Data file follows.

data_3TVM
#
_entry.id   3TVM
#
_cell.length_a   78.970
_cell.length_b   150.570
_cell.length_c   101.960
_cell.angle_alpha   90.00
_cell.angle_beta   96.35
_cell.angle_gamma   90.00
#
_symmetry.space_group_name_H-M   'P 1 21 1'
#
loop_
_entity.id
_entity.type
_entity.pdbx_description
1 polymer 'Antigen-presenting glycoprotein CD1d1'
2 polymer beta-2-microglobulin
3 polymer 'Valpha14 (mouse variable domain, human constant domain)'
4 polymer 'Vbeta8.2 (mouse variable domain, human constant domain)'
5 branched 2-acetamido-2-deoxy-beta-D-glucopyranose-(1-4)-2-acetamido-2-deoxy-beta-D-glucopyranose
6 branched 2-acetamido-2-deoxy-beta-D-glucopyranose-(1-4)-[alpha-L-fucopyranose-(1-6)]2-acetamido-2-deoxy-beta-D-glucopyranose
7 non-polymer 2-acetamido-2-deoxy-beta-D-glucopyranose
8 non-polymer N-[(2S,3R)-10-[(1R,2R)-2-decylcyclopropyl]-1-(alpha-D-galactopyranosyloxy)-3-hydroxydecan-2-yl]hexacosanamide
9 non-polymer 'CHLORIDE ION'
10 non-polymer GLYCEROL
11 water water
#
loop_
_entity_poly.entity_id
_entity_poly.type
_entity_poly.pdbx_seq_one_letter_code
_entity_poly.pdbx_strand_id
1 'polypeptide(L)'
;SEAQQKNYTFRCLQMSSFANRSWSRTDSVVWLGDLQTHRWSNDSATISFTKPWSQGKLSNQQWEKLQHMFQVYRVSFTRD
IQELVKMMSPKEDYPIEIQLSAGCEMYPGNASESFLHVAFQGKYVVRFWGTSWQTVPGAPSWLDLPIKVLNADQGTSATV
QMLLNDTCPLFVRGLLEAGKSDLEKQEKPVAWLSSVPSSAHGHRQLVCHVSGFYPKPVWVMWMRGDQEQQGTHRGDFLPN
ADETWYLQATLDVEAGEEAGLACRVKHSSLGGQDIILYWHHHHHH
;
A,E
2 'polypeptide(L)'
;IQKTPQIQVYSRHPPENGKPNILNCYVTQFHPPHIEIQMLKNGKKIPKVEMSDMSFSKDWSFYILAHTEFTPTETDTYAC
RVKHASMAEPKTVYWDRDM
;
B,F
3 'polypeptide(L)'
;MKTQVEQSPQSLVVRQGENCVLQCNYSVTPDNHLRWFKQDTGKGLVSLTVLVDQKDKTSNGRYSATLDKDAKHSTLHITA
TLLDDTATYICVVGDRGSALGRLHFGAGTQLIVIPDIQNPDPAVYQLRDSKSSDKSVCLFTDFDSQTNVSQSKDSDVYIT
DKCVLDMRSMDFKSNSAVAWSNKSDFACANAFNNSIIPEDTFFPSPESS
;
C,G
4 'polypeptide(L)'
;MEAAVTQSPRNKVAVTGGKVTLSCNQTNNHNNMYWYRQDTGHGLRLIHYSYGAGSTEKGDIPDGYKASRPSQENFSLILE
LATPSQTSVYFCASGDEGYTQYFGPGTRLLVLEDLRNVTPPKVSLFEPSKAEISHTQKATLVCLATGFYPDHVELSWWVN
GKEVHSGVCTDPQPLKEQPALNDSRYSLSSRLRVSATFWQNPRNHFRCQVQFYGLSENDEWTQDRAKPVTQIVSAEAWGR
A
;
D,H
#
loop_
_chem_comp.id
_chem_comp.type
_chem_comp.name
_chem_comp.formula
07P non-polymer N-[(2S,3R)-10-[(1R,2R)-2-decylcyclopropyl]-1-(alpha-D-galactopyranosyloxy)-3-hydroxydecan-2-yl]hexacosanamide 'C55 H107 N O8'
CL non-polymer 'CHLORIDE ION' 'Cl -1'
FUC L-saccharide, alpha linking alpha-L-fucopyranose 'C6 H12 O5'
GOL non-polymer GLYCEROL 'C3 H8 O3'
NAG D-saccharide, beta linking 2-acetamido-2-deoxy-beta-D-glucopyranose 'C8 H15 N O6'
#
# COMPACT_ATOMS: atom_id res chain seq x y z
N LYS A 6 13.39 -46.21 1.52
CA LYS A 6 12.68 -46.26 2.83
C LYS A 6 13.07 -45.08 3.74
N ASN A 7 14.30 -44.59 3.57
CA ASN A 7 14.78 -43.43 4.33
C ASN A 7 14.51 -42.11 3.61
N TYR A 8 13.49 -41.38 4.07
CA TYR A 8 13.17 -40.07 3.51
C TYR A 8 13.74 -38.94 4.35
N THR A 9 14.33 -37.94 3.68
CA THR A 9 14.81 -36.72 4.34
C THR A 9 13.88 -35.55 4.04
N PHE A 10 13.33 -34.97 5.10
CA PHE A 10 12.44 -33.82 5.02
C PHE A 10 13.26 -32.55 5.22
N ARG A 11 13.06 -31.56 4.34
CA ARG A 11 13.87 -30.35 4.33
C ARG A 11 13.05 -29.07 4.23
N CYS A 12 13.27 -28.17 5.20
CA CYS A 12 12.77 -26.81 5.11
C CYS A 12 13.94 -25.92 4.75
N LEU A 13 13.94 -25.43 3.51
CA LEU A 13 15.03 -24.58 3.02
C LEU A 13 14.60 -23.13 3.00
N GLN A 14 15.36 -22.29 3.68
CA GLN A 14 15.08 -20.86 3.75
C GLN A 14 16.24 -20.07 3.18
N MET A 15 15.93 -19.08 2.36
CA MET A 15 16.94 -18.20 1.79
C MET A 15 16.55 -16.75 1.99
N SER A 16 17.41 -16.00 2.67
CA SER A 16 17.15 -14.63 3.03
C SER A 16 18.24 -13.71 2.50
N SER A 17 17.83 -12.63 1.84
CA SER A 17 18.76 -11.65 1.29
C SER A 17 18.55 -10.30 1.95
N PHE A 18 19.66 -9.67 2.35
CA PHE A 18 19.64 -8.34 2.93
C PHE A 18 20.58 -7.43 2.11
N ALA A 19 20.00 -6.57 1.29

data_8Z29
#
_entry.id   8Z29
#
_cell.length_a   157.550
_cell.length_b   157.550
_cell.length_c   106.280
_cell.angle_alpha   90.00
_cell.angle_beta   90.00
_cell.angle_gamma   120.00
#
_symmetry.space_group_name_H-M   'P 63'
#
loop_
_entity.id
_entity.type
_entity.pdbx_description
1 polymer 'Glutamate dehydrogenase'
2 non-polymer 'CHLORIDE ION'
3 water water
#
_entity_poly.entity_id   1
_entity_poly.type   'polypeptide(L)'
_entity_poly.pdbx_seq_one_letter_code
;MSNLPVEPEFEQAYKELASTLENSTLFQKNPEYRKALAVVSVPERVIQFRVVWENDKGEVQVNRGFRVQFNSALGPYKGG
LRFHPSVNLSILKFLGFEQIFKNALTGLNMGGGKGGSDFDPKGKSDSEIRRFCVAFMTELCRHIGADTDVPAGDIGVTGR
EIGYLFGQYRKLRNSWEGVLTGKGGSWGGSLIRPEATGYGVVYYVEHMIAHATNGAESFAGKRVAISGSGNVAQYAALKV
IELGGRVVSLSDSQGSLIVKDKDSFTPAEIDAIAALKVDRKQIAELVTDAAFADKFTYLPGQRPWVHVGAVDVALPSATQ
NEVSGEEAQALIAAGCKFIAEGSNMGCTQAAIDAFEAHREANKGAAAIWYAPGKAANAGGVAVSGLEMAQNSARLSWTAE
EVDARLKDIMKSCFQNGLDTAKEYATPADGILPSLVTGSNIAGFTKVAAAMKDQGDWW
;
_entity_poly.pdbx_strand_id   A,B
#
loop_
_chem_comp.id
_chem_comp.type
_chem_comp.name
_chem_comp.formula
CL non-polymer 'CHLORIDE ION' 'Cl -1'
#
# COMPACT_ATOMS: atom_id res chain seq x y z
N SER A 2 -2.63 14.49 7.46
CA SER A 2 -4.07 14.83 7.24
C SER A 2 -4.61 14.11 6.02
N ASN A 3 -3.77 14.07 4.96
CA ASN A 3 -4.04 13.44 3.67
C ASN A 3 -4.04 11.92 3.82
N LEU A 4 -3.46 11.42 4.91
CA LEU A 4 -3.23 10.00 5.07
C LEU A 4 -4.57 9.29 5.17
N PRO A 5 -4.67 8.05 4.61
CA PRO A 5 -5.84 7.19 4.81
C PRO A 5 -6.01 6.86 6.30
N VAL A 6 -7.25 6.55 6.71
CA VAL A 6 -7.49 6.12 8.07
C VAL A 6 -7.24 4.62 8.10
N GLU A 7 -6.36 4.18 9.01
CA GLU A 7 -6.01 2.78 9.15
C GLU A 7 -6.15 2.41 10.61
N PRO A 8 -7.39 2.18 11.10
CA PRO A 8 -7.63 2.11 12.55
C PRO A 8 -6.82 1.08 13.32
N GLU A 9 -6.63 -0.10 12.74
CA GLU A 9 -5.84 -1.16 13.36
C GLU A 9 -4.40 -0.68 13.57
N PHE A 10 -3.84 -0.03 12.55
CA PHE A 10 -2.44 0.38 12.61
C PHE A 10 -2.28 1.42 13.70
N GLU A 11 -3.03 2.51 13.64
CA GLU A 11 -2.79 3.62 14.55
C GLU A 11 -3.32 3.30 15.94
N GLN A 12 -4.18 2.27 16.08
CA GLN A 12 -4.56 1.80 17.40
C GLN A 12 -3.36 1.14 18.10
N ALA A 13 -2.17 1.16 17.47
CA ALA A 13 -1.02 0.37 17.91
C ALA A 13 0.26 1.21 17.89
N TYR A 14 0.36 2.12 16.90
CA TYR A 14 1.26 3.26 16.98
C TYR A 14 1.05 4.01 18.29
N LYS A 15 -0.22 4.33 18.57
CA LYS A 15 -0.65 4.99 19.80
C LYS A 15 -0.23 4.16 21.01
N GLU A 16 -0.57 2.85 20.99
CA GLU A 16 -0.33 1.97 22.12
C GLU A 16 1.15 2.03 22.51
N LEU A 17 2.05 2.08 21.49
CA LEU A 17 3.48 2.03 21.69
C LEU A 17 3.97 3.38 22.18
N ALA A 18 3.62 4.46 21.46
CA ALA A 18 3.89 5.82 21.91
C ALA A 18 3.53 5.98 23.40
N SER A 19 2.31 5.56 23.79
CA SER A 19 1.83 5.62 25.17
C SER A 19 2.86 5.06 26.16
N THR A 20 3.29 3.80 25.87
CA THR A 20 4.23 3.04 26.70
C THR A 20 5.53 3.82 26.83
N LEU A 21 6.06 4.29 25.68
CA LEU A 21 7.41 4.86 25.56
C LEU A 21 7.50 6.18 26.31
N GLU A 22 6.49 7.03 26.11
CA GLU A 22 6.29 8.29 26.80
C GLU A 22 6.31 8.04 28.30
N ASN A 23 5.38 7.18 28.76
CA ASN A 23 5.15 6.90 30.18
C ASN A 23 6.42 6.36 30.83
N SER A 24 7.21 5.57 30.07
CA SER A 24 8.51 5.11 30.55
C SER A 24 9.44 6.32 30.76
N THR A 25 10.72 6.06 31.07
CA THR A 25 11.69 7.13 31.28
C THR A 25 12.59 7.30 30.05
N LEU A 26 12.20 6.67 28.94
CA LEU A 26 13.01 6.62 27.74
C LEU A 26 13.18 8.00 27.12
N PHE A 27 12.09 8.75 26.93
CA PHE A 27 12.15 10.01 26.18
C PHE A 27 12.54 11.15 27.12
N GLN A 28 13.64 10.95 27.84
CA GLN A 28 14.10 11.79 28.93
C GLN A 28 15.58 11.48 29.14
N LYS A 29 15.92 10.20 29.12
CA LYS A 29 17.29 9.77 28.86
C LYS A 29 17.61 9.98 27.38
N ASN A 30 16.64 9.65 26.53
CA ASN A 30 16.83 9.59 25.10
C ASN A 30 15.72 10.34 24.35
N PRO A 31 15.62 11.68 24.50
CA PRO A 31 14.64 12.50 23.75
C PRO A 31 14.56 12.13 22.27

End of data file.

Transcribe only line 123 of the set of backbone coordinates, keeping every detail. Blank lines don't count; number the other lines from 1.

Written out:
#